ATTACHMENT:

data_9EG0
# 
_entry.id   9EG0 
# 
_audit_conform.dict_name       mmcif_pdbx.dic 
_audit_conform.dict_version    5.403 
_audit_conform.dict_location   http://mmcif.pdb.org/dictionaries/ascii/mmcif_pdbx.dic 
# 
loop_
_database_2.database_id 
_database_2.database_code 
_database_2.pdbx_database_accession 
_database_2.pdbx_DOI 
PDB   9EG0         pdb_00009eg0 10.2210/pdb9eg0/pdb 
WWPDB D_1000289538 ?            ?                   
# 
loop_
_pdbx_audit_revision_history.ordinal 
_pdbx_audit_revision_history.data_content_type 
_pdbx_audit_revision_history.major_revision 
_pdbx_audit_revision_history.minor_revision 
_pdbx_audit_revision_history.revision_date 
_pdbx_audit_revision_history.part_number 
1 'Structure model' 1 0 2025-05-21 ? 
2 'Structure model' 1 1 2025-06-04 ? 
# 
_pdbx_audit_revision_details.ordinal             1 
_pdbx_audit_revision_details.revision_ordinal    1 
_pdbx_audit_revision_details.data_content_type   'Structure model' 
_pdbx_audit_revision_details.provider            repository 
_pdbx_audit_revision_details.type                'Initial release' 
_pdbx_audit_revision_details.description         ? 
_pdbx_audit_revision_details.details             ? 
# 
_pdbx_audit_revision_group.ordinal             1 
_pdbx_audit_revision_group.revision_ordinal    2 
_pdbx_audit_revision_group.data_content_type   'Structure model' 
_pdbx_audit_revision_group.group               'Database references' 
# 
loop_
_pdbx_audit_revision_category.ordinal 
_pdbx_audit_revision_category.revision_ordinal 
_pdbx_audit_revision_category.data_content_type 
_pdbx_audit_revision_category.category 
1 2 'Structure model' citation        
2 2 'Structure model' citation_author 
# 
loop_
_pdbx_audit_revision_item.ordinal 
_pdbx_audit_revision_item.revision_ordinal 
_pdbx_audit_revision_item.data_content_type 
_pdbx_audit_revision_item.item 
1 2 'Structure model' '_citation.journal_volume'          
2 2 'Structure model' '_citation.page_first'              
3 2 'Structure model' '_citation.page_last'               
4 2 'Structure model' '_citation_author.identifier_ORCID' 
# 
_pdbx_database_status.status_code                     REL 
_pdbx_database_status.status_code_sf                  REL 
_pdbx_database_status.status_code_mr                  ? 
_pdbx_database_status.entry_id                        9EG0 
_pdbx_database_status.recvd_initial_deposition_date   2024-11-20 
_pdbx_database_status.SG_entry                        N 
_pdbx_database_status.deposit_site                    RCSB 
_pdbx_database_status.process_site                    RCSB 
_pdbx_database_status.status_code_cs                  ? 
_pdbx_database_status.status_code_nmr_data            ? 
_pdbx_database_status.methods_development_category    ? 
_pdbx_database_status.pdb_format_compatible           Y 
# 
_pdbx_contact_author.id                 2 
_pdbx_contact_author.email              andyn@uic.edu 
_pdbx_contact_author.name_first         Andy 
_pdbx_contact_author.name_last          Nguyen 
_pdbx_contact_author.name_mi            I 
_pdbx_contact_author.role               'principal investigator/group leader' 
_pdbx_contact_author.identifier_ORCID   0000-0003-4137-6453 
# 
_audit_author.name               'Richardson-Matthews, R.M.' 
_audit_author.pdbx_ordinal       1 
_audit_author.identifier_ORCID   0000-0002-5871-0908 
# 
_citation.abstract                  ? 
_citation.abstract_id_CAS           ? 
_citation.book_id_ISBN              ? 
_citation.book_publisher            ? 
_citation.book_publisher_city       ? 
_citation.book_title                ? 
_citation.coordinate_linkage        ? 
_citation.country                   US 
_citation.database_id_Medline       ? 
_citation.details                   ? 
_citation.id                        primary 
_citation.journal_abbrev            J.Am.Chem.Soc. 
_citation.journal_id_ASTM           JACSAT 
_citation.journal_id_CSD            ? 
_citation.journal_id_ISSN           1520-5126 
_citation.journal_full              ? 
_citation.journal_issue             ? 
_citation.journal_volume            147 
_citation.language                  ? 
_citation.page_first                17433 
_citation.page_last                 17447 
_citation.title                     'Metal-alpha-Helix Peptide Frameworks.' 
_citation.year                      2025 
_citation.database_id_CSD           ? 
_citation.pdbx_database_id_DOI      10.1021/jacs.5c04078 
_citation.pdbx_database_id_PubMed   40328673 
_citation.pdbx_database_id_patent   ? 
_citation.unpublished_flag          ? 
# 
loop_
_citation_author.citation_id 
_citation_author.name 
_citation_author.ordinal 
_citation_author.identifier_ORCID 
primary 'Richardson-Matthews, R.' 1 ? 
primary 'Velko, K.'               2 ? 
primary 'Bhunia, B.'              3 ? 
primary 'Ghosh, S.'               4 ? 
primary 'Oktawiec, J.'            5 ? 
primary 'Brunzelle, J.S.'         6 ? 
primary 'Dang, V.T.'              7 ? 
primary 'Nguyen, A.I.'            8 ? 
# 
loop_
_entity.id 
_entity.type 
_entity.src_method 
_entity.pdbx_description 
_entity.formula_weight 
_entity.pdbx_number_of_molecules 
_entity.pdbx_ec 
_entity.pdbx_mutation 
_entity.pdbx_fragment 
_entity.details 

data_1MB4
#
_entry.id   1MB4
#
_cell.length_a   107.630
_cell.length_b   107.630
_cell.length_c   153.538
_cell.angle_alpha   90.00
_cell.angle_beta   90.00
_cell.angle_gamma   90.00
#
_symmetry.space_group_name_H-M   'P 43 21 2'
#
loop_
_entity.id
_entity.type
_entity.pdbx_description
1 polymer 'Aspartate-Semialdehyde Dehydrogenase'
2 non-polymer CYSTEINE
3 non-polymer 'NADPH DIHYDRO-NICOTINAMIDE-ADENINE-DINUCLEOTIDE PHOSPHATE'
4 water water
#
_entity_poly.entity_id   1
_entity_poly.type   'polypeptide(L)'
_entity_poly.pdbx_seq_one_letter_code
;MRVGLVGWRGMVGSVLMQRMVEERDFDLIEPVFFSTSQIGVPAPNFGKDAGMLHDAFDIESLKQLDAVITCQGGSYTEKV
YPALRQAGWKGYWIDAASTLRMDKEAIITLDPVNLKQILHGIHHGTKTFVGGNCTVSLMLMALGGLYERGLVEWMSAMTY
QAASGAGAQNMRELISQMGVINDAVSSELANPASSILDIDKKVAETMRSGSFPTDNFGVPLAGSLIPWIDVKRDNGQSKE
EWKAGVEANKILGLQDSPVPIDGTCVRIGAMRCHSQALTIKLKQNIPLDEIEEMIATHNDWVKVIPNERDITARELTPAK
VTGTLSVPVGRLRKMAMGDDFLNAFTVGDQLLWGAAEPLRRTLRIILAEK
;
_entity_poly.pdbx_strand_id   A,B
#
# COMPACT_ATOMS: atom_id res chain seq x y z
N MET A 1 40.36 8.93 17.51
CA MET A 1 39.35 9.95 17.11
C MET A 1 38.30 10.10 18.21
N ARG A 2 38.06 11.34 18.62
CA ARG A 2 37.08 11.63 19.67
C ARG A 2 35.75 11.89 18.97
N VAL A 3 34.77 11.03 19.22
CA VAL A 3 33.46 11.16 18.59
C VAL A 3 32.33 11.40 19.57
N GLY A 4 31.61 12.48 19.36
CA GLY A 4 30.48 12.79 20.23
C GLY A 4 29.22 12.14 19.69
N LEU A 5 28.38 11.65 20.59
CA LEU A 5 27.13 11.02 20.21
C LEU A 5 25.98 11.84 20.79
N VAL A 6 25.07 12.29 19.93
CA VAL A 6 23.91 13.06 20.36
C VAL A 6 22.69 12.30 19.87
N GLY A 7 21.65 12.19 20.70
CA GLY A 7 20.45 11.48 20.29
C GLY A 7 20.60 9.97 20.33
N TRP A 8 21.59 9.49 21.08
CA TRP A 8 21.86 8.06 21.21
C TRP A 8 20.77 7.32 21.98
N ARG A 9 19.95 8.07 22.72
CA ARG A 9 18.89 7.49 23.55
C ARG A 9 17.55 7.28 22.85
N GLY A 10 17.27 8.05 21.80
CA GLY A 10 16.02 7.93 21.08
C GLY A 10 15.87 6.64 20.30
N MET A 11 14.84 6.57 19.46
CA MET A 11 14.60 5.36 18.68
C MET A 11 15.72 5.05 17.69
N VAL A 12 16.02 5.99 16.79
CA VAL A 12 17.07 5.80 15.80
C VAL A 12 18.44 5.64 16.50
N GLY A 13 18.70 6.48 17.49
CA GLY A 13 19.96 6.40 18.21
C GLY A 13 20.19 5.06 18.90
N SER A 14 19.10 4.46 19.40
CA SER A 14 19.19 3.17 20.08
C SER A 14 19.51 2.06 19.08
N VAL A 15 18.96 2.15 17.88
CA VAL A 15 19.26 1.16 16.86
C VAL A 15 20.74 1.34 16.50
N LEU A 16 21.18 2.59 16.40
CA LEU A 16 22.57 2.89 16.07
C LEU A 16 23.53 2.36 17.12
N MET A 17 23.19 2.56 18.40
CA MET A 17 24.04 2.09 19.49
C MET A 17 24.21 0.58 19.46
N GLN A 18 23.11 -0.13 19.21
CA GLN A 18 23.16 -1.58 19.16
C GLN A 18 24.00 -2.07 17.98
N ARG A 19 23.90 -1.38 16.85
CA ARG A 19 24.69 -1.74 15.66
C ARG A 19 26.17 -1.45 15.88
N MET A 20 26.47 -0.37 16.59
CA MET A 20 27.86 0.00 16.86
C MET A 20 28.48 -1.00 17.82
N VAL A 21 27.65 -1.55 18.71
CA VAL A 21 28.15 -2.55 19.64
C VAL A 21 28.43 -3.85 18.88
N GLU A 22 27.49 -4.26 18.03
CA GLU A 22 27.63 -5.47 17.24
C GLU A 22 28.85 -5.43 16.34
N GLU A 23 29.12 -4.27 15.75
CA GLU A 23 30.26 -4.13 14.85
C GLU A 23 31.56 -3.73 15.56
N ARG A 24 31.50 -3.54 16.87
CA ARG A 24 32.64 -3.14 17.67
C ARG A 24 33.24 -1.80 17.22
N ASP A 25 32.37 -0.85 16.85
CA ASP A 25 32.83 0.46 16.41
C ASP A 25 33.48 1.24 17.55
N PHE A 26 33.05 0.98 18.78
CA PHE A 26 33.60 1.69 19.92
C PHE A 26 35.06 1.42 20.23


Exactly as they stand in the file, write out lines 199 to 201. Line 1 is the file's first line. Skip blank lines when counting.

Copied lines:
CA GLY A 10 16.02 7.93 21.08
C GLY A 10 15.87 6.64 20.30
N MET A 11 14.84 6.57 19.46